I collected smells instead of writing a diary.
A huge waft of air bellows forth when I arrive at the door of Sissel Tolaas’ Wilmersdorfer flat in Berlin. Sissel is waiting for me, tall and thin-limbed. Her tousled platinum-blonde bob crowns a chic black ensemble, setting off a contrast of extremes. Expansiveness, breath, energy. The identity that Tolaas exudes is at first invisible and enigmatic, subsequently affirmed by her equally attractive appearance. Here in these first moments of encounter lies the quintessence of her career, of her life, which can only be described as one and the same: A process of living and breathing, of making known through our most primary sense: smell.
Olfaction is our most primitive, or first, sense. It heightens our reality, informs our desires, triggers memory, constructs our environment. Contained in the limbic system and the most ancient core of the brain, smell is so powerful that one’s loss of olfaction – known as smell blindness or anosmia – can induce depression, perhaps even suicide as is thought in the case of INXS singer Michael Hutchence. Today perfume and fragrances are a five billion dollar industry. We dress ourselves in fragrance, camouflage our bodies with deodorants. At best, we buy into the aromatherapy, meditate with incense. At worst, we flee from a pungent stench. So why don’t we take smell more seriously?
For fifteen to twenty years, Tolaas has been designing scents, pursuing a forensics of identity through the language of odour. Every morning, she trains in her archive of over 6,730 molecules as one might do yoga or read the newspaper, spending several hours to educate and keep her nose limber. A youngish 46, Tolaas has a personal history as enigmatic and elusive as her career. She grew up between Iceland and Norway and was schooled in Poland, Russia and Scandinavia. Her academic pursuits included chemistry, mathematics, languages and art. She is fluent in nine languages, including Russian, Polish, English and German in addition to her native Icelandic and Norwegian.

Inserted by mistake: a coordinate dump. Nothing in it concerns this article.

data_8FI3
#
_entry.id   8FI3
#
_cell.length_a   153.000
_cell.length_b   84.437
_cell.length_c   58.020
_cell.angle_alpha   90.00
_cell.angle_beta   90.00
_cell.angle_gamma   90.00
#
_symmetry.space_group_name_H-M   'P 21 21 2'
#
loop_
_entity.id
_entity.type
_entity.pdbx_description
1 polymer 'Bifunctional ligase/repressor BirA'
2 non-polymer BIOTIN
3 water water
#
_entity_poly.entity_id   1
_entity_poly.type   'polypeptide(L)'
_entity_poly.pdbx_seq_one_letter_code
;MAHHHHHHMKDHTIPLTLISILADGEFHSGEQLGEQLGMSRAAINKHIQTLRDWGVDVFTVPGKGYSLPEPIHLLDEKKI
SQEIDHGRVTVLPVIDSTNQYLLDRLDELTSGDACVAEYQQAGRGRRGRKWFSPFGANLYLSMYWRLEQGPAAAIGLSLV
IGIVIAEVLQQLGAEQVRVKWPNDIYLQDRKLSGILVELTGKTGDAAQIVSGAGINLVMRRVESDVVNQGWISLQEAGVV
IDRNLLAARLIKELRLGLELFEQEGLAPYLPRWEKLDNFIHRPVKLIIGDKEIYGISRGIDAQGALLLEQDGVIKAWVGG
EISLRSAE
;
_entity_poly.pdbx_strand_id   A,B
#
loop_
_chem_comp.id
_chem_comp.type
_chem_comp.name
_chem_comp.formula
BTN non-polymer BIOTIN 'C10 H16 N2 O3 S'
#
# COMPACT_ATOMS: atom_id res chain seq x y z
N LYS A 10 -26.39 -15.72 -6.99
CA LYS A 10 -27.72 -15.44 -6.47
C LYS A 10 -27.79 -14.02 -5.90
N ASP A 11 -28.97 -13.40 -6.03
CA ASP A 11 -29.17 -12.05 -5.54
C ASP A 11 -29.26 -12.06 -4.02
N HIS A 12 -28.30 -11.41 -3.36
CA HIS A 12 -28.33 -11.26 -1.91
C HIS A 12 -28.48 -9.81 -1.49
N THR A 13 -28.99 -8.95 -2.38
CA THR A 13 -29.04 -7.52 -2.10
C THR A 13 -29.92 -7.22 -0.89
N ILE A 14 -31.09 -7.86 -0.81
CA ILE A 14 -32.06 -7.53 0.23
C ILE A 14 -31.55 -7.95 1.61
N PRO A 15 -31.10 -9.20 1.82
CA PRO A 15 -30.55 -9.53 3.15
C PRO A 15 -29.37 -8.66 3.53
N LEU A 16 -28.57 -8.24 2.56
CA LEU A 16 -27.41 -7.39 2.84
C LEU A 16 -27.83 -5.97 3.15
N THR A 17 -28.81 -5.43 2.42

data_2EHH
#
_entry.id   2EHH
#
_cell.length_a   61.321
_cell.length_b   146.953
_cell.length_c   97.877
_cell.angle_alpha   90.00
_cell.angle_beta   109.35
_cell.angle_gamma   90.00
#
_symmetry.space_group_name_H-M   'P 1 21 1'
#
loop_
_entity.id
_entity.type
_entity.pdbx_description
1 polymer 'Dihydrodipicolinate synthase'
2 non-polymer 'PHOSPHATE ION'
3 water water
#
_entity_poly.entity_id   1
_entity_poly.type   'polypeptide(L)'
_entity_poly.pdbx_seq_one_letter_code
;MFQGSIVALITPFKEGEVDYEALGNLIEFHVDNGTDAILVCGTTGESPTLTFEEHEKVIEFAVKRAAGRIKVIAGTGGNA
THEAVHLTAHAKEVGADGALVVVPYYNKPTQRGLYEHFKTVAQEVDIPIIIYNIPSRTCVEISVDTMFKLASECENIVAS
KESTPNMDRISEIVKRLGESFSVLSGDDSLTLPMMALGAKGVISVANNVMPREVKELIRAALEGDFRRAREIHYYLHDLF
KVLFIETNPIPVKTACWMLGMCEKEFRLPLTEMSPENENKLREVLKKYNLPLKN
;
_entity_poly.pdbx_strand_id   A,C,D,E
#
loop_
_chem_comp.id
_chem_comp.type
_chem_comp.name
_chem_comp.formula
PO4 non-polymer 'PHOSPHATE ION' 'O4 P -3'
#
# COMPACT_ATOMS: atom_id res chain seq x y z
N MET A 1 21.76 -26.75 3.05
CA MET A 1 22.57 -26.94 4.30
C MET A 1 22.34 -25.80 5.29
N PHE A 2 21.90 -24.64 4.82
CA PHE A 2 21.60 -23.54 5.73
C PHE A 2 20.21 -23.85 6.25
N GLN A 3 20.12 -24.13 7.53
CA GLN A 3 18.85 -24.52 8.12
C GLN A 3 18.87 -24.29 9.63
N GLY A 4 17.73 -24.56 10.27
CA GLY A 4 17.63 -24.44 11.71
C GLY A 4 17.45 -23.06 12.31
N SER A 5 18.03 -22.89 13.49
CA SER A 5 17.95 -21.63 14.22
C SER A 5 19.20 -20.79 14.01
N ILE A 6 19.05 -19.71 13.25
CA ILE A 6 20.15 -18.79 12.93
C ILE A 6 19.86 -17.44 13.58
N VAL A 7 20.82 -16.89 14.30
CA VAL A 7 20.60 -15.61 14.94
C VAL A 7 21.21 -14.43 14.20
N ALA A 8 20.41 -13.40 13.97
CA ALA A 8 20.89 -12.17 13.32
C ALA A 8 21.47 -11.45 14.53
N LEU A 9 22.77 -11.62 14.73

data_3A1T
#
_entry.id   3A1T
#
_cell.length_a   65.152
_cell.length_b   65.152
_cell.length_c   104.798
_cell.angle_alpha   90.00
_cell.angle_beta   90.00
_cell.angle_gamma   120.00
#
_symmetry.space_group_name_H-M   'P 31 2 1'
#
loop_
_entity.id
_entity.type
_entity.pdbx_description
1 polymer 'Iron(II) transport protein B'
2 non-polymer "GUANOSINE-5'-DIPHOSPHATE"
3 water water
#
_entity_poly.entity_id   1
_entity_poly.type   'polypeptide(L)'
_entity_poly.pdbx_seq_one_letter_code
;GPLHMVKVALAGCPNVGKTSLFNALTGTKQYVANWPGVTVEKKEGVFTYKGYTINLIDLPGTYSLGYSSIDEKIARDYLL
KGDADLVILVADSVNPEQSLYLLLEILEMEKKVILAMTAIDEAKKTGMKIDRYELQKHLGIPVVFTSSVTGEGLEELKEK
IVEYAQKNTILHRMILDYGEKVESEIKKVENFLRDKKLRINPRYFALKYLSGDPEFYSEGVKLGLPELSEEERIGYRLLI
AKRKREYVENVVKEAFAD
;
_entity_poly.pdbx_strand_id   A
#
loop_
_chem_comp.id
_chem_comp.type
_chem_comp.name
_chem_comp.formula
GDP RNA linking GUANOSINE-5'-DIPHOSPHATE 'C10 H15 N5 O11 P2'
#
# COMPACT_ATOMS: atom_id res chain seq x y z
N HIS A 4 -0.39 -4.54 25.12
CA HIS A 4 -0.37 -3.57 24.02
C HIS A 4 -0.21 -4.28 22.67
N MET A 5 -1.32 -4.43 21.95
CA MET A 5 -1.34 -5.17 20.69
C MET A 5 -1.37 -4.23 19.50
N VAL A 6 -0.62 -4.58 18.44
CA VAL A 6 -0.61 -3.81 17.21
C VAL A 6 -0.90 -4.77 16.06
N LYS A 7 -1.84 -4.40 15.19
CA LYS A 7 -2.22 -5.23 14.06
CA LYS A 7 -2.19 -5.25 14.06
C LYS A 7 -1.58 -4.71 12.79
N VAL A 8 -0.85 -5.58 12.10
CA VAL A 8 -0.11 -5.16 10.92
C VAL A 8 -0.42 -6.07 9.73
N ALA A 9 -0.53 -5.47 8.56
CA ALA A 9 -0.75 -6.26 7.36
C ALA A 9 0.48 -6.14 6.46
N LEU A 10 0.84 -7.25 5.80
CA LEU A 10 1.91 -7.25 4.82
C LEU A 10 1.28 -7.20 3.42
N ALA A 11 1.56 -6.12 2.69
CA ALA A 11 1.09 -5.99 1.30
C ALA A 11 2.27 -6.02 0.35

Tolaas has just returned from the United Nations Climate Change Conference COP15 where she was part of a panel of artists at the Louisiana Museum addressing the question ‘Where do we go from here?’ She has recently confirmed collaboration with the San Francisco Museum of Modern Art on the forthcoming exhibition The Design of Wine. She is currently involved in a medical project on the unnaturally happy mood of women in Hong Kong. Shuttling between the commercial world, the art world and the medical world of neuroscience, her clients and projects are as widely sown as they are formidable. They include Adidas, Comme des Garçons, Cartier, Ikea and Daimler Chrysler, as well as Charité Medical Universities in Berlin, Harvard, the Liszt Center at MIT and the Max Planck Institute. She has also worked with the MoMA New York, the Tate Gallery Liverpool and the Hamburger Bahnhof Berlin – to name only a few.
She rose in her career in the late 80s, a time when notions of odour and scent began to gain traction within academia and popular culture. Patrick Süskind’s 1986 novel Perfume is a case in point, as are recent studies on the socio-political mores of scent and its neurological potential. For Tolaas, however, Süskind’s writing, rather than elucidating scent, is precisely the problem that surrounds our understanding. Odour is deeply associated and embedded in the cultural tropes of Western hygiene and of nineteenth-century France, articulated through a language of food and taste.
While the ability to learn new odours can be likened to learning how to read – the combining of several molecules of information can, like letters, lead to a massive increase in information – we are almost language-less to understand smells, defenseless to resist them. To date, we still have no tools through which to access, no less analyse nor articulate, such information. We smell or perceive scent as unitary. The vast majority of information is immediate yet eludes our reach.
Tolaas’ position is very clear on this point: Once trained, our olfactory systems can provide another source of knowledge. They navigate through our consciousness and memory as much as through urban structures and cultural stereotypes. Scent reveals an unexplored layer of existence, permits us to tell alternative narratives. At the heart of her work lies a spatio-political project inevitably bound up with an ethics of practice: If smell surrounds us as an invisible architecture, does it offer the potential for change? In Tolaas’ words: Smell provokes. And if it can provoke, then there is hope.